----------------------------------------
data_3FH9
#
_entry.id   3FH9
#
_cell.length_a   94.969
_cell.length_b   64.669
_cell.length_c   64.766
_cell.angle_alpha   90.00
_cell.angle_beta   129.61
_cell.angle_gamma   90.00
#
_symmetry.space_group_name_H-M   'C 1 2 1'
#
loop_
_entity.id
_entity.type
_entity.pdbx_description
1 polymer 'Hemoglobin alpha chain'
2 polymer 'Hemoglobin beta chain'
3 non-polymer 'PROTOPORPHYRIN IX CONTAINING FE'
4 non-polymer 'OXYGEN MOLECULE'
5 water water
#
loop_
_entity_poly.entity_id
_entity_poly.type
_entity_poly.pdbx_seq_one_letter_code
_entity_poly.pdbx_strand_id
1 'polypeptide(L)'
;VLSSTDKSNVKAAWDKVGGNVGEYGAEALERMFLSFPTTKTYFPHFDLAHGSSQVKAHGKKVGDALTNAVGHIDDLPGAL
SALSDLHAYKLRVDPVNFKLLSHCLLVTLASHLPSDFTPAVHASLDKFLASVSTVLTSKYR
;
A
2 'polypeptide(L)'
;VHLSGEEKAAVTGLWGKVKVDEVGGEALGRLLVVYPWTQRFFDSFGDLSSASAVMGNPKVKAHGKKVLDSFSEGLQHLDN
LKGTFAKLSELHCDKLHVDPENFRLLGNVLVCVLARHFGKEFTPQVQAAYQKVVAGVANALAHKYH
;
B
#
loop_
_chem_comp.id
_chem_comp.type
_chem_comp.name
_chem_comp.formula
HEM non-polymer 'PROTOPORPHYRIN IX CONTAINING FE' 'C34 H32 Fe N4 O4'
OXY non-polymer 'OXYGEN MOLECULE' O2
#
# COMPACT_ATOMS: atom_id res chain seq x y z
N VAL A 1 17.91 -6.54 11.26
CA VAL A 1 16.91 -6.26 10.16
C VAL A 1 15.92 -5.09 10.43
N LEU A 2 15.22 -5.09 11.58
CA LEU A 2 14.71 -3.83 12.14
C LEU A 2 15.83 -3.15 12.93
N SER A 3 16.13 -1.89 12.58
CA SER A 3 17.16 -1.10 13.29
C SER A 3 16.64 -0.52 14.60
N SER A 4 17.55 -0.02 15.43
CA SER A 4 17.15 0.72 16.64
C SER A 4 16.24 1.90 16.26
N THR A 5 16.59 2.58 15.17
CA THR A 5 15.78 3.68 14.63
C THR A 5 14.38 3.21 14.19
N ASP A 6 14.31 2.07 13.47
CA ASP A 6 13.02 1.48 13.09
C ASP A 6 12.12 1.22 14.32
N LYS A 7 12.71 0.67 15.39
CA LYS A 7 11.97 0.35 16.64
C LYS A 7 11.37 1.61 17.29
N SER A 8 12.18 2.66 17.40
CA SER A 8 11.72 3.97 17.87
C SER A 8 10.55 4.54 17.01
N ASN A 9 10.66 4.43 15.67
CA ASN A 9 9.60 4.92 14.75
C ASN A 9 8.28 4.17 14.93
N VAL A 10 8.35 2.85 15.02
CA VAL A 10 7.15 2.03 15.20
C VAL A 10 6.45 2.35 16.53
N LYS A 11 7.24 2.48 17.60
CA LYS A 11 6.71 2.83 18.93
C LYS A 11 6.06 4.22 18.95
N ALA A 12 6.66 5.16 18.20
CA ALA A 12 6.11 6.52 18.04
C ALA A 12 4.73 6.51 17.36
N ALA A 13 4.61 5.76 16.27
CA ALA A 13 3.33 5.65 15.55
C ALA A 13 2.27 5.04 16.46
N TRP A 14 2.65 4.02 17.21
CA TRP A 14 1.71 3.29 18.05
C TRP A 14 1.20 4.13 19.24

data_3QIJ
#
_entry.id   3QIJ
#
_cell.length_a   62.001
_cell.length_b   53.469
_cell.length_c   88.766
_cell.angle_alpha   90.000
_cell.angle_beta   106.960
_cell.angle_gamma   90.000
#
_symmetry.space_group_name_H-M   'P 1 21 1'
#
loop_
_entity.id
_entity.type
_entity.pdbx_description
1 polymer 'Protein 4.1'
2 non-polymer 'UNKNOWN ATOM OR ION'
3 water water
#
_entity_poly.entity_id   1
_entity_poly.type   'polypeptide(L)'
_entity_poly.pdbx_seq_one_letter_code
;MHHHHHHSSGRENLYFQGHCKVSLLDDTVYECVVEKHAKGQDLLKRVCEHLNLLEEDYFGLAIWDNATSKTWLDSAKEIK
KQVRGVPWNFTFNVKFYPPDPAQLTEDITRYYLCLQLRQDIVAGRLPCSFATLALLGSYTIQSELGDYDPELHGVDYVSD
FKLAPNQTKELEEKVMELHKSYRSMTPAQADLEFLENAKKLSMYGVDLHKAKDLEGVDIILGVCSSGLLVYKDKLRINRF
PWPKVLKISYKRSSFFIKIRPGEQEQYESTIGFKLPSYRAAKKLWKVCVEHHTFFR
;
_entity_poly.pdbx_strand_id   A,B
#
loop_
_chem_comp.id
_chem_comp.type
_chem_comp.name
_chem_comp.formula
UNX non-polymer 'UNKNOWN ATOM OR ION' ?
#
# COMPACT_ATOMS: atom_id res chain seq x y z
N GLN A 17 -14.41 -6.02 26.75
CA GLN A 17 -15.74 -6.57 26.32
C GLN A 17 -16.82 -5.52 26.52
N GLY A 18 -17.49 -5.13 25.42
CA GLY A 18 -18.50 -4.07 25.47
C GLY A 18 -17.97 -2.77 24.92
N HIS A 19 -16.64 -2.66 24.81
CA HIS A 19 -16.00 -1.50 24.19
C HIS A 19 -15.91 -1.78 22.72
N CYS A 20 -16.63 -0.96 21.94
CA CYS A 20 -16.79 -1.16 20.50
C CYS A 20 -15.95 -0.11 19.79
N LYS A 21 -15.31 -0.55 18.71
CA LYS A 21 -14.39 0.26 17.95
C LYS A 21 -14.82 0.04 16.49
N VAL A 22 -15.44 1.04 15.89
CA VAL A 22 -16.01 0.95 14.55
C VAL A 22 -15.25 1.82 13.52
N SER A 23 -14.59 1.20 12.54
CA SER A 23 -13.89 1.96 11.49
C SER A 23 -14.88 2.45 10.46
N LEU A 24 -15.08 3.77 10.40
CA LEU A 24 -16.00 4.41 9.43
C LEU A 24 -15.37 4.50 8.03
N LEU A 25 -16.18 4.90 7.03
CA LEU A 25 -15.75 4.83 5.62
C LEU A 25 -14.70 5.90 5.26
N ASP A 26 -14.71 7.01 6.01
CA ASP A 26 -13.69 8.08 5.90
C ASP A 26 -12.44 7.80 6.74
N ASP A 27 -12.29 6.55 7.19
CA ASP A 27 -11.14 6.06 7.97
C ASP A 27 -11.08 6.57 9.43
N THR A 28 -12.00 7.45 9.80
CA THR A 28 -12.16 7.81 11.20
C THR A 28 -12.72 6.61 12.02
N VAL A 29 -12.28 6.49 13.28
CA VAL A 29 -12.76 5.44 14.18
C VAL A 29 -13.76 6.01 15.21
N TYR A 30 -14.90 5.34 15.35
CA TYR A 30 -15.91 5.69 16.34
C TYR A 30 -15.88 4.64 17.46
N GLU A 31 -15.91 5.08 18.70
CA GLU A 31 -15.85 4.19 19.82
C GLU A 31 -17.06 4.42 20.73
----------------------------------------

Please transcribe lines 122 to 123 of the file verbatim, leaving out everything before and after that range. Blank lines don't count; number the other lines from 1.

loop_
_chem_comp.id